I have a message to the world and especially to folks who would perpetrate the idea that energy is a thing in the sole possession of those who are youthful: the energy to accomplish anything is in the hands of anyone willing to step onto the path.  Think of the path as a way into whatever it is you want to accomplish or do.   Whether you are 15 or 50 that thing we call “energy” is, in fact, motivation.  I’ve seen 15 and 50 year olds have no motivation to accomplish anything.  The reality is that motivation and intention are key to making something happen…whatever that thing is.

The Path at Fushimi-Inari taisha

Wow.  Now I sound like a bad motivational speaker…let’s be clear, folks used to describe motivation as “setting your mind to it” or “stick to-it’edness”. Whatever name this idea goes by, the reality is that the motivation to accomplish anything is based entirely on the focus of your own heart and mind.

So, motivation.  Why did I put away that Japanese textbook years ago?  Why wasn’t I capable of sticking to that book and the methodology?

Looking back on my mind about 3 or 4 years ago I remember feeling that I could not possibly tackle learning Japanese.  The language was beyond my ken…a challenge that, at my age, I was not capable of learning.  Too, the work – family balance was out of whack.  I was working to the point of exhaustion each day.  By 9:00PM, after most homework was done, I was ready to collapse.  As an aside, folks that are not teachers in elementary, middle, or high school do not comprehend the challenges we face in the classroom and in school.  We welcome these challenges and most of us face the daily classroom as a place for us to engage students and create positive learning environments.  That approach in the classroom takes enormous effort both in terms of work (preparing lessons, reading material, creating engaging activities) and in terms of emotional energy and enthusiasm.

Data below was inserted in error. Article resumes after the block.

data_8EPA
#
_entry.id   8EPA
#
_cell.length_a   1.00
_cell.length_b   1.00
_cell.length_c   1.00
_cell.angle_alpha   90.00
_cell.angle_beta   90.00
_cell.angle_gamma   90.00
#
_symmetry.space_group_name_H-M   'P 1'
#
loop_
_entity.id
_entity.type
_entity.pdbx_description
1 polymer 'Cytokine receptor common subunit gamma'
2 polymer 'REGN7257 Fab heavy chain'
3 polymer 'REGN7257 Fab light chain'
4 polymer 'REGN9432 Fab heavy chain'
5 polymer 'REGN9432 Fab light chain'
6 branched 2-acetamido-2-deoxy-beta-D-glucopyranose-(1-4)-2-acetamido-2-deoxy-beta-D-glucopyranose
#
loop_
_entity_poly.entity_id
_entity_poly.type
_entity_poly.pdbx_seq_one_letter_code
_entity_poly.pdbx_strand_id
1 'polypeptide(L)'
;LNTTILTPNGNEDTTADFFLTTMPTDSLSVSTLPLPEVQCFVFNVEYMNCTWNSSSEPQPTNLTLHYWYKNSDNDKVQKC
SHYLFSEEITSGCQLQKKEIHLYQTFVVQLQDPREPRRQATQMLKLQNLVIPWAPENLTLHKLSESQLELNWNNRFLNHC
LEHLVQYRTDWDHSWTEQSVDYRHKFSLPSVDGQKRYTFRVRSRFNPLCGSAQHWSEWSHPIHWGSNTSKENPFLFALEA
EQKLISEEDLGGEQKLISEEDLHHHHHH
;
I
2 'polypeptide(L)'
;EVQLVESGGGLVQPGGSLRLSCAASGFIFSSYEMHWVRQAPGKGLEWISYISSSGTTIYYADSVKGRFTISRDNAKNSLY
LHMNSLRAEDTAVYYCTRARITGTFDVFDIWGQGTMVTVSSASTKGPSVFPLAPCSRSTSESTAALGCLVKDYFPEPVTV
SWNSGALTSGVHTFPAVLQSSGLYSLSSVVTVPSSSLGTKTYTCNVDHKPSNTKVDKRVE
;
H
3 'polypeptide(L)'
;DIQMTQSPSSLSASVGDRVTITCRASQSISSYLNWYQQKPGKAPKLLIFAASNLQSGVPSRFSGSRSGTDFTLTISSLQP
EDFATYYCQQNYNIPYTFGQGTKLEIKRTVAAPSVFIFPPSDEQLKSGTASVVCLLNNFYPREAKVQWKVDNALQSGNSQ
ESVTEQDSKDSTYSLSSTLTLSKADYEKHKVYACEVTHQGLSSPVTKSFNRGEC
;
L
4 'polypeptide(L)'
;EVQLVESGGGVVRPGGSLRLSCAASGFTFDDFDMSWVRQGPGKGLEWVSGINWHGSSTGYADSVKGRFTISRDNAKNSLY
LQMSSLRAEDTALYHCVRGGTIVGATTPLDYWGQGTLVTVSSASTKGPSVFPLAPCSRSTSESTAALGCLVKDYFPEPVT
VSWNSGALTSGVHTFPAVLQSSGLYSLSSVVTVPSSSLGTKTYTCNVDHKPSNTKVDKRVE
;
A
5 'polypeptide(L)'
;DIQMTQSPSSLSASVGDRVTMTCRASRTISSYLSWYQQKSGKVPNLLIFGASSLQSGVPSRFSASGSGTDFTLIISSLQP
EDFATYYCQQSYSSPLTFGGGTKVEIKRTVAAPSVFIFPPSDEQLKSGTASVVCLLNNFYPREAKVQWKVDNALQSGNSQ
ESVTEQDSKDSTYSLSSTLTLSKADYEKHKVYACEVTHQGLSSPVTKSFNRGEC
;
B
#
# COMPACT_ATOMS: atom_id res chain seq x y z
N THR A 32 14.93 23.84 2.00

As teachers we summon motivation each day, and the difficulty for most of us is that creating that motivation takes a huge amount of energy….really the practice of bringing together our enthusiasm for the subject, students, and parents.  In addition, we face an almost constant challenge from those same folks: parents, students, and even some colleagues, that we are not doing enough OR that we have failed, in some way, our mission.  A recent email from a parent went like this, “I am not sorry for your difficulties with my son.  How hard is it to engage one child in a classroom for 45 minutes? I have no sympathy for you or your work.”

For teachers, messages of support and care are few and far between.  We receive few accolades and rarely are given more than a grudging acceptance.  Students, occasionally, come back from college or work and say that we made something happen for them.  That they NOW appreciated what we were trying to do.  In my 20-year career in teaching so far, those messages amount to a handful of students.  And those four messages and comments are precious to me and to every teacher that receives them.  Since we rarely hear of our influence directly, hearing it JUST once is motivation to continue.

So motivation. When I decided to study an Asian language, my motivation was strong. I planned to take off pieces of the language each day, imagining that within a year I might have working knowledge and then by year two, to converse in this new language, gaining confidence in my new-found ability, offering staggering levels of insight and perspective in this brave new world of language!